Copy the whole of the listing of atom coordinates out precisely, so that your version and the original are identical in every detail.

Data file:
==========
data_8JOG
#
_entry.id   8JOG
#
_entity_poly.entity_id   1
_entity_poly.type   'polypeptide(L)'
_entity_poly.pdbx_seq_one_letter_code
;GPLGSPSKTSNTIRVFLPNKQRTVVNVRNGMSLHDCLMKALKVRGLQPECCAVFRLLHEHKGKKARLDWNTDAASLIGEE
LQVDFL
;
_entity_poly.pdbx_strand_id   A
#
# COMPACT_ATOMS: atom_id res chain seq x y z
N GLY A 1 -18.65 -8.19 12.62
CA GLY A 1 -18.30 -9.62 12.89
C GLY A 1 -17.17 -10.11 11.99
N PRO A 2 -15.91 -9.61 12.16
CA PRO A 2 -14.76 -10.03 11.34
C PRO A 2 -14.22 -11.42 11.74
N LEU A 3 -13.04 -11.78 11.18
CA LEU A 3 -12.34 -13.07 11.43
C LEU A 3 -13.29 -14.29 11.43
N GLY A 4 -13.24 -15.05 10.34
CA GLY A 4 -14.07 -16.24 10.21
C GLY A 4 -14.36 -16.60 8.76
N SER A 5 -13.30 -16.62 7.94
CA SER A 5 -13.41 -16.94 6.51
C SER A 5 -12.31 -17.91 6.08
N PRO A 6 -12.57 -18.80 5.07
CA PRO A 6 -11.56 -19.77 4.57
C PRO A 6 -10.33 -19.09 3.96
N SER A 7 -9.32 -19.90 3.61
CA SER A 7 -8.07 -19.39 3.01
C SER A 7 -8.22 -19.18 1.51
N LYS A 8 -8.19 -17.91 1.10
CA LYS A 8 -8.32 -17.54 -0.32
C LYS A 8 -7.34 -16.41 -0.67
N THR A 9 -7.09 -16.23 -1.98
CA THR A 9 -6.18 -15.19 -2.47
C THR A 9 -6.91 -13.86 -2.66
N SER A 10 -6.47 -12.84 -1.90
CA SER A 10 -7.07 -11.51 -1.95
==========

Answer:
data_8JOG
#
_entry.id   8JOG
#
_entity_poly.entity_id   1
_entity_poly.type   'polypeptide(L)'
_entity_poly.pdbx_seq_one_letter_code
;GPLGSPSKTSNTIRVFLPNKQRTVVNVRNGMSLHDCLMKALKVRGLQPECCAVFRLLHEHKGKKARLDWNTDAASLIGEE
LQVDFL
;
_entity_poly.pdbx_strand_id   A
#
# COMPACT_ATOMS: atom_id res chain seq x y z
N GLY A 1 -18.65 -8.19 12.62
CA GLY A 1 -18.30 -9.62 12.89
C GLY A 1 -17.17 -10.11 11.99
N PRO A 2 -15.91 -9.61 12.16
CA PRO A 2 -14.76 -10.03 11.34
C PRO A 2 -14.22 -11.42 11.74
N LEU A 3 -13.04 -11.78 11.18
CA LEU A 3 -12.34 -13.07 11.43
C LEU A 3 -13.29 -14.29 11.43
N GLY A 4 -13.24 -15.05 10.34
CA GLY A 4 -14.07 -16.24 10.21
C GLY A 4 -14.36 -16.60 8.76
N SER A 5 -13.30 -16.62 7.94
CA SER A 5 -13.41 -16.94 6.51
C SER A 5 -12.31 -17.91 6.08
N PRO A 6 -12.57 -18.80 5.07
CA PRO A 6 -11.56 -19.77 4.57
C PRO A 6 -10.33 -19.09 3.96
N SER A 7 -9.32 -19.90 3.61
CA SER A 7 -8.07 -19.39 3.01
C SER A 7 -8.22 -19.18 1.51
N LYS A 8 -8.19 -17.91 1.10
CA LYS A 8 -8.32 -17.54 -0.32
C LYS A 8 -7.34 -16.41 -0.67
N THR A 9 -7.09 -16.23 -1.98
CA THR A 9 -6.18 -15.19 -2.47
C THR A 9 -6.91 -13.86 -2.66
N SER A 10 -6.47 -12.84 -1.90
CA SER A 10 -7.07 -11.51 -1.95